revelry |ˈrevəlrē|noun ( pl. -ries) (also revelries)lively and noisy festivities, esp. when these involve drinking a large amount of alcohol : sounds of revelry issued into the night | New Year revelries.
Since the current event presentations are finished and Public Relations campaign presentations are beginning, I feel that it is time to consider what the class has been presenting, and I will be using the word defined above to help me.
On first inspection, I imagine that using “revelry ” in a post about school would mean that the class is rejoicing now that projects are finishing up and the semester itself is drawing to a close. I would like to spin things in a slightly different direction.
Dead giraffes. Oil spills. Murder and hijackings. Not exactly news stories to revel in, and most of the group projects are coming up the same; they all relate to a problem that needs to be fixed, or at least a news-worthy item that is contentious or controversial.
This isn’t to say that solving problems is a bad thing. Public relations (and marketing, in general) are largely about solving problems, whether they are corporate or consumer problems. Also, human beings are well known for their ability to solve problems and answer complex questions.
Well. Some of us are.
I could deride poor Miss Carolina for what she said, but that would be tremendously unfair. Given the level of competition that she was in, it is easy to understand that she was under quite a lot of stress, and I am willing to bet that she had not been briefed on how to answer that particular question. It is also possible that she did not fully understand the question. Regardless, her problem-solving sills were evidently impacted in a negative fashion, and I could speculate for hours on exactly why she fumbled the question, but that would be entirely moot.
What I will speculate on is the quality of the publicist who briefed her before the competition. I don’t follow the “Miss Universe” contest, but I understand the premise, and also understand that any of the girls who go on stage will have given rigorous training: how to walk, how to stand, how to smile, how to answer questions, what questions to expect; the list goes on. There is a generally held belief that American citizens are not experts on the world outside their borders, and I am quite shocked that she did not have a scripted answer to the question, or that, if she did, that her answer fell apart so quickly.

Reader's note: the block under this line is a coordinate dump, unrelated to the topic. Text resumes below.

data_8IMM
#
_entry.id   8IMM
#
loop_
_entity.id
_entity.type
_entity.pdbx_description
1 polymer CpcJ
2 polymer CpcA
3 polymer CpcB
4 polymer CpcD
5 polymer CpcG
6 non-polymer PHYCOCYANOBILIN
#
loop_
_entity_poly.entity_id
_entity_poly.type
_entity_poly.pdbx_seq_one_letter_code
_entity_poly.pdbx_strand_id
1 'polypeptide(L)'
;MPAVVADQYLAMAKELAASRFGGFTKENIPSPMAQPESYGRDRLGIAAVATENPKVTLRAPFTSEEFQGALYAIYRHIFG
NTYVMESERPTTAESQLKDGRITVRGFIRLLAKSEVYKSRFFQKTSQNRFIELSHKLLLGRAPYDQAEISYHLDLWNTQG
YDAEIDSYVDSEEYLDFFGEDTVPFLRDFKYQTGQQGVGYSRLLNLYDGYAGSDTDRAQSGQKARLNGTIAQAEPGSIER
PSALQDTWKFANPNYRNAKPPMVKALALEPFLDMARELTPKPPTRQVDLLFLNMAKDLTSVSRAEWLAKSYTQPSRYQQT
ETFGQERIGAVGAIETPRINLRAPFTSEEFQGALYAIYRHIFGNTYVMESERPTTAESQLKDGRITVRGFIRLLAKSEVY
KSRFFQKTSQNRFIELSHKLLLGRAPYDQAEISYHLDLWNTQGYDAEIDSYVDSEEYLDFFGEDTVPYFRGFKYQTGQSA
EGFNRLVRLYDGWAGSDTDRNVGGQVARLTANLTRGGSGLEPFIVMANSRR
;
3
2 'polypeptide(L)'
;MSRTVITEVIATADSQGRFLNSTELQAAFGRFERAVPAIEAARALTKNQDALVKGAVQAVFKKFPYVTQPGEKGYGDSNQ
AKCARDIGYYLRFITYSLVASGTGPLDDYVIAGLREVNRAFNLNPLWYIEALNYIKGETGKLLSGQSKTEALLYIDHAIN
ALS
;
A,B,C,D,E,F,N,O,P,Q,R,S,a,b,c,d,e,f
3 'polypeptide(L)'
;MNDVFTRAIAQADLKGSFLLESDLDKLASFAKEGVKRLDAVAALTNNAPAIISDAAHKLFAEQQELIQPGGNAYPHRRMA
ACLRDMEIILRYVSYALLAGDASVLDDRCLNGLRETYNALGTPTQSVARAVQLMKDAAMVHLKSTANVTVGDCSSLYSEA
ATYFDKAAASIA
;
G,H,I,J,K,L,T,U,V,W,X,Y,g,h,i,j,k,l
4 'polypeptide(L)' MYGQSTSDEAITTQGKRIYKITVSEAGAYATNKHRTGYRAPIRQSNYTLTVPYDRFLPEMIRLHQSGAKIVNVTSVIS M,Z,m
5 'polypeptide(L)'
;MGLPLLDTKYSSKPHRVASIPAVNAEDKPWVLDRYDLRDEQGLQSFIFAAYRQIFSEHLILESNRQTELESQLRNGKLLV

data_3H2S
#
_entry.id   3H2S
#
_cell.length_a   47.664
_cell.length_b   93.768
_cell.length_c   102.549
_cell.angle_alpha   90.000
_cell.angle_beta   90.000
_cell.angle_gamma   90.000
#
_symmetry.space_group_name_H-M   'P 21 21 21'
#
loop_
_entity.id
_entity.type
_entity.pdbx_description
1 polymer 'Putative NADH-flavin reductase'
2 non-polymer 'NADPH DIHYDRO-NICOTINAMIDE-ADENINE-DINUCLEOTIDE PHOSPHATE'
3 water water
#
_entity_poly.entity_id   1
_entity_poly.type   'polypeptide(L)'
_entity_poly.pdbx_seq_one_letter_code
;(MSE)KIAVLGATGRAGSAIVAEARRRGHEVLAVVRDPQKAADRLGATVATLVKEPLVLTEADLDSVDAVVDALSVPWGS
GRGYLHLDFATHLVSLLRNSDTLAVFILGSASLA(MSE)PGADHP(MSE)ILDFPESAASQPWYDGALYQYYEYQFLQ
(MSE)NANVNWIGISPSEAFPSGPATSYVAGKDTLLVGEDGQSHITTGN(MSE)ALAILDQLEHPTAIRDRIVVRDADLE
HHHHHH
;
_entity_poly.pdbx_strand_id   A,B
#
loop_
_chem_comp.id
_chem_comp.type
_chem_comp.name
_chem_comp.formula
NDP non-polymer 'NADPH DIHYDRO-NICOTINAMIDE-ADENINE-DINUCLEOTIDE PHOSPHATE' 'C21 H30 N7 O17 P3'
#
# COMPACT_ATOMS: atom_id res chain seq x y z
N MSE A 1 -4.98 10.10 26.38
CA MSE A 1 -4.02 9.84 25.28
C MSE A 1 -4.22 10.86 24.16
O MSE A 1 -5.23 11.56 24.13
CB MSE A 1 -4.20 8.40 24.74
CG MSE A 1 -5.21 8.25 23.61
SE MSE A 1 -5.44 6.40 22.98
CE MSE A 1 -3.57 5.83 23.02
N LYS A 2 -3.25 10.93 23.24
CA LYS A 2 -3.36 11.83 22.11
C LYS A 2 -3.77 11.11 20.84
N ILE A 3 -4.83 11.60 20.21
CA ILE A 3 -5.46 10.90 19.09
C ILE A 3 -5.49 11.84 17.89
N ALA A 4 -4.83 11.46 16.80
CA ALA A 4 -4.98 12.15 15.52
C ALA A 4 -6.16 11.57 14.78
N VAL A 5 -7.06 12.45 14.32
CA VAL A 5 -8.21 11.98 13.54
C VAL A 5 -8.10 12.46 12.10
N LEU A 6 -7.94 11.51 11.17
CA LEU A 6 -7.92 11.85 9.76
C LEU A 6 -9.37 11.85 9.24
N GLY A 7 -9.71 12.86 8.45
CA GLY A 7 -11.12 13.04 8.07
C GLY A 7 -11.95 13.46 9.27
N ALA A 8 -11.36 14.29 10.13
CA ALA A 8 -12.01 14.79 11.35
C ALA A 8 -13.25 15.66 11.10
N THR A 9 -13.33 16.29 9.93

But here I am, discussing the misfortune of another human being. This brings me back to my original thought; revelry. It always seems so much easier to talk down to people and their actions than it does to lift up those who are successful. It is almost as if we, as a species, revel in the failure of others more often than their success.
Of course the news media will publish whatever story they wish, and it is a fact that bad press sells newspapers easier than good news, but therein lies a derisive topic. It is very easy to accuse news providers of sensationalism, or only reporting bad news, or any one of a hundred other things that make them into the “big bad news companies”. They are still a business, like any other, and so if they realize that one type of story sells better than other, you’re darn right they will use those stories more often, and it is their prerogative to do so.
So does that make it easier for the listening public to see failure? Does that create an expectation in their minds that failure is expected, or even that the critique of failure is required?
Anyway, I seem to be drifting off topic here, so let me bring it back to Earth. Do we revel in success often enough?
I know that I don’t. I have been a cynic since middle school, and events that have occurred in the past couple years have left me with only deeper cynicism. I find that my classmates’ cynical attitude towards some instructors “rubs off” on me, even if I like the instructor.
Is my generation becoming so used to negativity that, when those we consider colleagues or friend us are negative, we just follow?
I don’t know the answer. I wish I did. However, until I do know, all I can do is try my best to chase the cynic from my mind with a bit of good ol’ rock n’ roll revelry.
Good night, internet; revel in some rock before you go to sleep: